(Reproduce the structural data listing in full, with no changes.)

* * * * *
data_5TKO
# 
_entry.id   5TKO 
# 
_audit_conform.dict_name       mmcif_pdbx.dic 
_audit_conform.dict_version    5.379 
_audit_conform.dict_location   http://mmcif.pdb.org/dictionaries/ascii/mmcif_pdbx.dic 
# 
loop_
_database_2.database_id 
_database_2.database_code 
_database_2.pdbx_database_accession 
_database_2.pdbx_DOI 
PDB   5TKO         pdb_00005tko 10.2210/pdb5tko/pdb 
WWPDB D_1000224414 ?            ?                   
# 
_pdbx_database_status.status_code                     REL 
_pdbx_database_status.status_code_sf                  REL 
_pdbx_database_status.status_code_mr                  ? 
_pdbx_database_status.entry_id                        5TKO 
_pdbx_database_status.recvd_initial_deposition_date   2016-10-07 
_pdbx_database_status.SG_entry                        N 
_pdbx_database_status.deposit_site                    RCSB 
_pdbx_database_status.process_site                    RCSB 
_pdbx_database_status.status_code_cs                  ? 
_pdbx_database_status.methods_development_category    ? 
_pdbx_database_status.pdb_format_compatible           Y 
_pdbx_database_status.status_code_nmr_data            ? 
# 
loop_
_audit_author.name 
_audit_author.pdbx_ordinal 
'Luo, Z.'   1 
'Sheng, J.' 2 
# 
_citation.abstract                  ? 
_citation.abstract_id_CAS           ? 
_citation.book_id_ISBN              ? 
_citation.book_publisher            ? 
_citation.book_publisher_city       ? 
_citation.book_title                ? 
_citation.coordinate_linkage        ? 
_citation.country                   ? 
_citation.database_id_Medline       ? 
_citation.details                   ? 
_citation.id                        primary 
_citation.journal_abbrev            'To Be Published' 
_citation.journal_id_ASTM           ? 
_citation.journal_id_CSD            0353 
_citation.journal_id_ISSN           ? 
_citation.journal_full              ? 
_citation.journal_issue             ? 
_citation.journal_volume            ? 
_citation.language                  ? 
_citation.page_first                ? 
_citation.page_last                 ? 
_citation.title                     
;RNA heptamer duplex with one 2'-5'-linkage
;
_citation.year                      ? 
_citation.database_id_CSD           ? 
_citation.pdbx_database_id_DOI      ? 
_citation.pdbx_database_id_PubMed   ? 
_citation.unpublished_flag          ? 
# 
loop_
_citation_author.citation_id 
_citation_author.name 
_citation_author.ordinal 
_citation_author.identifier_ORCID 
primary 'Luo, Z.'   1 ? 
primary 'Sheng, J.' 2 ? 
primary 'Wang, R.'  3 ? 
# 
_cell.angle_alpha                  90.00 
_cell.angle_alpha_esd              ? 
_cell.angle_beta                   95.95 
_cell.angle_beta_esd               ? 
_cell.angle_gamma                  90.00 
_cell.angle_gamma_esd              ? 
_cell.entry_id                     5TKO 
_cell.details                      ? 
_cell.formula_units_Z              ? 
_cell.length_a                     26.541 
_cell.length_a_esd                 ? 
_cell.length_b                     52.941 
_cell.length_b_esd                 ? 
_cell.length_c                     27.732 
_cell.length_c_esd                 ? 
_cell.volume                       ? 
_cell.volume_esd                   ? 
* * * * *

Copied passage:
data_5TKO
# 
_entry.id   5TKO 
# 
_audit_conform.dict_name       mmcif_pdbx.dic 
_audit_conform.dict_version    5.379 
_audit_conform.dict_location   http://mmcif.pdb.org/dictionaries/ascii/mmcif_pdbx.dic 
# 
loop_
_database_2.database_id 
_database_2.database_code 
_database_2.pdbx_database_accession 
_database_2.pdbx_DOI 
PDB   5TKO         pdb_00005tko 10.2210/pdb5tko/pdb 
WWPDB D_1000224414 ?            ?                   
# 
_pdbx_database_status.status_code                     REL 
_pdbx_database_status.status_code_sf                  REL 
_pdbx_database_status.status_code_mr                  ? 
_pdbx_database_status.entry_id                        5TKO 
_pdbx_database_status.recvd_initial_deposition_date   2016-10-07 
_pdbx_database_status.SG_entry                        N 
_pdbx_database_status.deposit_site                    RCSB 
_pdbx_database_status.process_site                    RCSB 
_pdbx_database_status.status_code_cs                  ? 
_pdbx_database_status.methods_development_category    ? 
_pdbx_database_status.pdb_format_compatible           Y 
_pdbx_database_status.status_code_nmr_data            ? 
# 
loop_
_audit_author.name 
_audit_author.pdbx_ordinal 
'Luo, Z.'   1 
'Sheng, J.' 2 
# 
_citation.abstract                  ? 
_citation.abstract_id_CAS           ? 
_citation.book_id_ISBN              ? 
_citation.book_publisher            ? 
_citation.book_publisher_city       ? 
_citation.book_title                ? 
_citation.coordinate_linkage        ? 
_citation.country                   ? 
_citation.database_id_Medline       ? 
_citation.details                   ? 
_citation.id                        primary 
_citation.journal_abbrev            'To Be Published' 
_citation.journal_id_ASTM           ? 
_citation.journal_id_CSD            0353 
_citation.journal_id_ISSN           ? 
_citation.journal_full              ? 
_citation.journal_issue             ? 
_citation.journal_volume            ? 
_citation.language                  ? 
_citation.page_first                ? 
_citation.page_last                 ? 
_citation.title                     
;RNA heptamer duplex with one 2'-5'-linkage
;
_citation.year                      ? 
_citation.database_id_CSD           ? 
_citation.pdbx_database_id_DOI      ? 
_citation.pdbx_database_id_PubMed   ? 
_citation.unpublished_flag          ? 
# 
loop_
_citation_author.citation_id 
_citation_author.name 
_citation_author.ordinal 
_citation_author.identifier_ORCID 
primary 'Luo, Z.'   1 ? 
primary 'Sheng, J.' 2 ? 
primary 'Wang, R.'  3 ? 
# 
_cell.angle_alpha                  90.00 
_cell.angle_alpha_esd              ? 
_cell.angle_beta                   95.95 
_cell.angle_beta_esd               ? 
_cell.angle_gamma                  90.00 
_cell.angle_gamma_esd              ? 
_cell.entry_id                     5TKO 
_cell.details                      ? 
_cell.formula_units_Z              ? 
_cell.length_a                     26.541 
_cell.length_a_esd                 ? 
_cell.length_b                     52.941 
_cell.length_b_esd                 ? 
_cell.length_c                     27.732 
_cell.length_c_esd                 ? 
_cell.volume                       ? 
_cell.volume_esd                   ? 